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Computers


— Computers

Samsung’s 70 Series LCD monitors perfect for work and play

By - May 10, 2009 1 Picture
Samsung is definitely getting its money’s worth out of the manufacturing process that produces its proprietary high-gloss Touch of Color (ToC) finish. ToC can be found on everything from the company's latest TVs to its latest camcorders. Now computer monitors can be added to that list with the release of the 70 Series monitors. The new LCD monitors not only boast a crystal-like bezel with ToC finish, but also they feature the contrast and response of Samsung’s LCD TVs, making them ideal for watching TV as well as displaying the office spreadsheet or playing games. Read More
— Computers

LaCie releases new high capacity network storage drives

By - May 7, 2009 9 Pictures
With the advantage of freeing up a server to concentrate on tasks besides file serving, Network Attached Storage (NAS) devices have become an increasingly popular option for small offices and home users over the last few years. LaCie has two new high capacity NAS solutions for anyone considering going this route – the Big Disk Network and d2 Network. The d2 Network supports up to 1.5TB capacity, while the Big Disk Network combines two drives in a RAID 0 setting, for up to 4TBs of storage. Read More
— Computers

MSi gx laptops get turbo boost

By - May 7, 2009 2 Pictures
If there’s one button that could possibly be more tempting than “do not press”, it's the one with “turbo” written on it. Perhaps recognizing this MSi has included a turbo button on its new GX623 and GX633 laptops that ramps up the speed of the CPU when the laptops are connected to mains power. If instead you’re looking for reduced power consumption and longer battery life, MSi’s ECO Engine can cycle through a range of power setting tweaks at the touch of a button. Read More
— Computers

AOL’s Socialthing aims to simplify your digital life

By - May 4, 2009 1 Picture
Social networking sites such as Facebook and Twitter are designed to make keeping in touch with friends and family easy, but as the list of such sites continues to grow, the task of keeping up to date with all that data can quickly lead to information overload. "Lifestreaming" applications designed to simplify the process by aggregating data from multiple sources are now emerging. AOL's Socialthing is the latest lifestreaming app to join the ranks of FriendFeed, Tumblr.com and the recently announced Vine from Microsoft. Read More
— Computers

Seagate Replica promises simple PC backup

By - April 30, 2009 4 Pictures
It is no secret that we are increasingly dependent on digital information as hard drives replace cupboards full of photo albums, racks of CD’s and boxes of files. But with this convenience comes a danger - one which an estimated one third of consumers ignore by failing to back up their files according to research cited by Seagate in releasing its new continuous backup solution - Replica. Read More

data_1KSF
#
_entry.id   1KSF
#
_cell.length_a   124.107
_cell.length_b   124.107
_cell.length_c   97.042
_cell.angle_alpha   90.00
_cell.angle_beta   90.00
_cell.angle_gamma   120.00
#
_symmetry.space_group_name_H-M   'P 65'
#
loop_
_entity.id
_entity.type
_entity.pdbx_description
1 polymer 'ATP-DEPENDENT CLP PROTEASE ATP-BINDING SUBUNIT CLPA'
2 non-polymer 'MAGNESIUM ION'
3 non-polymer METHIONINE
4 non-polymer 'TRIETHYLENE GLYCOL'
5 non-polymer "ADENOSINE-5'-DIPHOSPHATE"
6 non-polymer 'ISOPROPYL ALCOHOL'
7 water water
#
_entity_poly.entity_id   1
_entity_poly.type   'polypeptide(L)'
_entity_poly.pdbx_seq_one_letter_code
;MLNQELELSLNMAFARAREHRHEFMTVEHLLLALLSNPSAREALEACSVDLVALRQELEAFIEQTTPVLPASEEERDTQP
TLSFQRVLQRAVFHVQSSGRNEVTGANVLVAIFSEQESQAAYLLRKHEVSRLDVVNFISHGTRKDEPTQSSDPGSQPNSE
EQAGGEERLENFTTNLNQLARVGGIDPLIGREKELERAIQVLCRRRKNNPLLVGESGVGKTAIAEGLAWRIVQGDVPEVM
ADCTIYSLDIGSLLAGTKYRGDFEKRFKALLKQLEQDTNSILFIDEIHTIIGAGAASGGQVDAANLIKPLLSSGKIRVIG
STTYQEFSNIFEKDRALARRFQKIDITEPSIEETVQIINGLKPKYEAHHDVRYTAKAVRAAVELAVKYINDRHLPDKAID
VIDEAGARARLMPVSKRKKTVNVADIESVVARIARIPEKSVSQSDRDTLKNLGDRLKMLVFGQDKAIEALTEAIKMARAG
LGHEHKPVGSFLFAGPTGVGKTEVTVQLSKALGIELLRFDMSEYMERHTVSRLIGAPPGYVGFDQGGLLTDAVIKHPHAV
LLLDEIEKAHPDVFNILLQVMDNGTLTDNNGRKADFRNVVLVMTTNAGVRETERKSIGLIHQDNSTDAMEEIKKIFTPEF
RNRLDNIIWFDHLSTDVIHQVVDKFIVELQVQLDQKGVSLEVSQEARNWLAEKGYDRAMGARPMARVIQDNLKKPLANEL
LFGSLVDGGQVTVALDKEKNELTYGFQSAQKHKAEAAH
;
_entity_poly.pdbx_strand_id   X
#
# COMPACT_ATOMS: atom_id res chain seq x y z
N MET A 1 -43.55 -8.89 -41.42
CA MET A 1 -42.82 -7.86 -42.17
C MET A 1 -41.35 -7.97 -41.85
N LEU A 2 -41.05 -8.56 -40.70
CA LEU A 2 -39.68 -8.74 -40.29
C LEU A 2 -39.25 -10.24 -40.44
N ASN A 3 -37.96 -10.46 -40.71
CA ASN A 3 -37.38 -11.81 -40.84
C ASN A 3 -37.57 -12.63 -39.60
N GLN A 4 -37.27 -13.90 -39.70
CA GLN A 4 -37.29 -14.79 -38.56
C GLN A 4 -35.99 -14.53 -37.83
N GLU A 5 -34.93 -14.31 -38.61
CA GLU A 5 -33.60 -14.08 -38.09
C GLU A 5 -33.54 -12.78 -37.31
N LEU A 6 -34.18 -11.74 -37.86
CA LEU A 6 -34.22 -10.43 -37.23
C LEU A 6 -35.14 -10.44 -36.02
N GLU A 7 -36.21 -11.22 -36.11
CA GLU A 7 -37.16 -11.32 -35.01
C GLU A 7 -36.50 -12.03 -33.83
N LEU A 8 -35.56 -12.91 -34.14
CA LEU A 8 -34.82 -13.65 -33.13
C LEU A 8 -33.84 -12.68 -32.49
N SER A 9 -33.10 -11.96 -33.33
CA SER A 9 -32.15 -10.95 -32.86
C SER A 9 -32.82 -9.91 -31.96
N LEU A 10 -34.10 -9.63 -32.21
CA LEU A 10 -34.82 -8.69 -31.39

— Computers

Microsoft wants us to hear it on the Vine

By - April 30, 2009 1 Picture
With the Facebook and Twitter social networking juggernaut rolling ever onwards, Microsoft is looking to jump on the bandwagon with its new social web app called Vine. While sites such as Facebook and Twitter use the global span of the internet to let users connect with people from all corners of the globe, Vine makes its focus local, concentrating on keeping users in touch with family, friends, activities and major events in their community, including disasters and emergencies. Read More
— Computers

GE develops 500GB disc using holographic technology

By - April 28, 2009 1 Picture
Many pundits proclaimed Blu-ray would be the last optical disc based storage medium we would see before the seemingly inevitable move towards Flash-based drives and online storage. Apparently GE isn’t buying into that prediction, forging ahead with the development next generation optical storage technology that can store a massive 500GB of data before Blu-ray has even gained widespread adoption with consumers. Read More
— Computers

Greener computers talk in their sleep

By - April 27, 2009 1 Picture
Computers are often left running so they stay connected to a network or the Internet – be it to ensure remote access, availability for virus scans and backup, maintaining presence on instant messaging (IM) or voice-over-IP (VoIP) networks, or for file sharing and downloading. Although such tasks mean the PCs are relatively idle, they remain in awake mode and draw more power than they really need. Now computer scientists at UC San Diego and Microsoft Research have created a plug-and-play hardware prototype for personal computers that induces a new energy saving state known as "sleep talking", which provides much of the energy savings of sleep mode and some of the network-and-Internet-connected convenience of awake mode. Read More
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